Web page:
Much as I enjoy contemplating cereal, let's face it, it's all about eating the stuff. I like to mix. The dozen varieties that rotate in my cabinet always contain a cross-section of Breeds. No bowl ever has less than five components and how they are layered can make all the difference. Fiber, crunch, bran, flake, novelty works better than bran, novelty, crunch, fiber, flake. Trust me. Flakes on top can splatter the milk. Putting chocolate on the bottom is a dud because it just lays there, aloof and inert. Always, a soupcon of Novelty on top is the butter on the steak; it makes the eating enchanting.

 Keep in the mind, the right mix also depends on when you're eating. Late at night I stress Puffed and Hollows. They take up space in the bowl without adding density.

Here are some cold Cereals I'd like or expect to see in the near future:

  • Bourbon flavored, with the pieces die-cut to look like NY Taxis
  • Bacon Bits sounds awful, but so does steamed foie gras and prairie oysters
  • Really really cold cereal, kept in the freezer, packed and eaten in cups
  • Flavor changing cereal, like some chewing gum
  • Chewing gum cereal
  • Pre-Milked cereal. Milk is embedded yet the cereal is dry to the touch. Great for travelers.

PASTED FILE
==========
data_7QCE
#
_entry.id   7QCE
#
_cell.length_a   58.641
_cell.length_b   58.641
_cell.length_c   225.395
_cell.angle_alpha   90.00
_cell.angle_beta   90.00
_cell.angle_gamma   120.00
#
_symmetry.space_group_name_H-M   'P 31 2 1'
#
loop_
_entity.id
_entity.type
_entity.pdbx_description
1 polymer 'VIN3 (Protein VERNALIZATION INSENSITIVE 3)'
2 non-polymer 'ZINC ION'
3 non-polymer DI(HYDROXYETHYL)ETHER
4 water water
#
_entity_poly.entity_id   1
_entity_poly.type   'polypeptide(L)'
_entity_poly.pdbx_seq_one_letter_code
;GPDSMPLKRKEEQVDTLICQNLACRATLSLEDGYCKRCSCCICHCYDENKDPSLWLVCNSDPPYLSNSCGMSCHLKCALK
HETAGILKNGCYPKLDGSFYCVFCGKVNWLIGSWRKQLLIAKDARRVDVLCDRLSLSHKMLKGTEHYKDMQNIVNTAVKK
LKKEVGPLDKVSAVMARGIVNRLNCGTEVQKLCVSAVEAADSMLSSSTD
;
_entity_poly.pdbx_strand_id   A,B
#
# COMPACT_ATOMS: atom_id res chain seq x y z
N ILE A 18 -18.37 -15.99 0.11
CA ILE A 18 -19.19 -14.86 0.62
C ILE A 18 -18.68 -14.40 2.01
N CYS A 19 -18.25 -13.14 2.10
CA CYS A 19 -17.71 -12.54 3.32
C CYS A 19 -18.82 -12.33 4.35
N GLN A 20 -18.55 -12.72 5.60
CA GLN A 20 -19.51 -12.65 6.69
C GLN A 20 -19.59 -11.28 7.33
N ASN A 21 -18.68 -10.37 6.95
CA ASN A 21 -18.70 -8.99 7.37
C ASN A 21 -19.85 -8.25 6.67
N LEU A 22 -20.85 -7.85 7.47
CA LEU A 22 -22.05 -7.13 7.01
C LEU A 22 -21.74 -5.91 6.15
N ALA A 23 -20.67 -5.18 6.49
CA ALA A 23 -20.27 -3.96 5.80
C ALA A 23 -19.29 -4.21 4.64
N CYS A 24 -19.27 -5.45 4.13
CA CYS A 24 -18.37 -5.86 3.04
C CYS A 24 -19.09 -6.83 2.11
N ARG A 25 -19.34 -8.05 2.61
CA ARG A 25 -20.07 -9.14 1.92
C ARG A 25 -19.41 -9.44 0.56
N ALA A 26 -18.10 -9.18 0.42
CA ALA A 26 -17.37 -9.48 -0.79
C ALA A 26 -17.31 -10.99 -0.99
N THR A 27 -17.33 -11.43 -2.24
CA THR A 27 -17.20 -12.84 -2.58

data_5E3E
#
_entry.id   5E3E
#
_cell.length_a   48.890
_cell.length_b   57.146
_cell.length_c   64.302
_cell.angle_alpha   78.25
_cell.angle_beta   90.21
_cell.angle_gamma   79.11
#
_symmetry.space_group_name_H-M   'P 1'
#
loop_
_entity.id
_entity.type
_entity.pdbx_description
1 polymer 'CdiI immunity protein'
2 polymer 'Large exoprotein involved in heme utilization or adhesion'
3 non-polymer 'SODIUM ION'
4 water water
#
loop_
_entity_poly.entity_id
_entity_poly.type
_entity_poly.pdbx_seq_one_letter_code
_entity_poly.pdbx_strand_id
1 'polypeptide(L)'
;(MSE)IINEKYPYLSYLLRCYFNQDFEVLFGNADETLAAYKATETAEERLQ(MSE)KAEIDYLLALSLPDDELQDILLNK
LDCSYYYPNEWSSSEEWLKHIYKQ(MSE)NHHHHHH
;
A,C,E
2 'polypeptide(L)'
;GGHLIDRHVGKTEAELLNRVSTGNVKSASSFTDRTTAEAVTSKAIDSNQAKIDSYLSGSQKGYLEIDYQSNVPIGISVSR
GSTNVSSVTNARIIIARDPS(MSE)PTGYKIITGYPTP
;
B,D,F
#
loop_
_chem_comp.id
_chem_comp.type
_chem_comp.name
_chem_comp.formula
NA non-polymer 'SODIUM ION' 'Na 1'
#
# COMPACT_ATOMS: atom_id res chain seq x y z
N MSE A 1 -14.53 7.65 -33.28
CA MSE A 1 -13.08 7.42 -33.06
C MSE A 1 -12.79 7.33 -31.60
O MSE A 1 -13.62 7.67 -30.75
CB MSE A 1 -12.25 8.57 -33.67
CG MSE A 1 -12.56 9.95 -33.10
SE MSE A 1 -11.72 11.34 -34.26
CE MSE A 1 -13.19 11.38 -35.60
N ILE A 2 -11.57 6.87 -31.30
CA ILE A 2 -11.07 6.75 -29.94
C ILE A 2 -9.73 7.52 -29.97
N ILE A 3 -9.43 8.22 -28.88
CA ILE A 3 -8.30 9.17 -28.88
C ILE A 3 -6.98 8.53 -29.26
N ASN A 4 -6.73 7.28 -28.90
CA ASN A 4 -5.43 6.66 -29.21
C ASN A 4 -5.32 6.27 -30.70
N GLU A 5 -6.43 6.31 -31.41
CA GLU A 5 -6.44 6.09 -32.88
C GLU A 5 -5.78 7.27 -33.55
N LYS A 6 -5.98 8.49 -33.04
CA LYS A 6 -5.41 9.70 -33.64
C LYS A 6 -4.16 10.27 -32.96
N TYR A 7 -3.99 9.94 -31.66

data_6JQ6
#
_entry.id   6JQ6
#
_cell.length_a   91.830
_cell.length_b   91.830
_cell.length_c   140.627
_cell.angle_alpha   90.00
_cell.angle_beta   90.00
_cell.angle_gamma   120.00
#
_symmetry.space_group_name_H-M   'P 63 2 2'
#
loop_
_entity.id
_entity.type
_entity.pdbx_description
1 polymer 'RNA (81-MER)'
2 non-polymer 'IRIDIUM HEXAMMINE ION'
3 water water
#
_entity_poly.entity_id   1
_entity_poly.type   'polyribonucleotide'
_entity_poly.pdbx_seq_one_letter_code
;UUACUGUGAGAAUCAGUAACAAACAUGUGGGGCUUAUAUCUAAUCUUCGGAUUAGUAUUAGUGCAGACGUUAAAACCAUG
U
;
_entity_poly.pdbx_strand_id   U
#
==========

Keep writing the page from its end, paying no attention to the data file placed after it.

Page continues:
Will any of the above hook the next generation of children? Don't know. But for sure, I want some of them to keep at it so they can tell me why I used to love Trix and hate Froot Loops, but feel the opposite now. What changed: the cereal or me?

Wednesday, August 24, 2011

Do I need Twenty Percent Down to Buy a Property? Bill Rayman explains.

Bill Rayman at Mortgage Capital explains the pros and cons of putting twenty percent down on a home purchase and how it could save you money. He can guide you through the confusion to a decision that is right for you and your family.

Monday, August 22, 2011

Do Credit Score Inquiries Demolish Your Good Credit? Bill Rayman explains.

Bill Rayman at Mortgage Capital explains why checking your credit is an important part of securing a loan and why you shouldn't worry about it harming your good credit. He can guide you through the confusion to a decision that is right for you and your family.

Saturday, August 20, 2011

Impounds. Will they save you money? Bill Rayman explains.

Bill Rayman at Mortgage Capital explains the advantages and disadvantages of impounding your property taxes and your property insurance. He tells us how to save money when it comes to impounds and how the banks make their money. He can guide you through the confusion to a decision that is right for you and your family.

Thursday, August 18, 2011

Non US Citizens CAN get home loans! Bill Rayman explains.

Bill Rayman at Mortgage Capital explains how foreign nationals and non-permanent residents can obtain home loans for primary homes, second homes and investment property. He can guide you through the confusion to a decision that is right for you and your family.

Tuesday, August 16, 2011

Mortgage Term PITI -- Principal, Interest, Taxes and Insurance!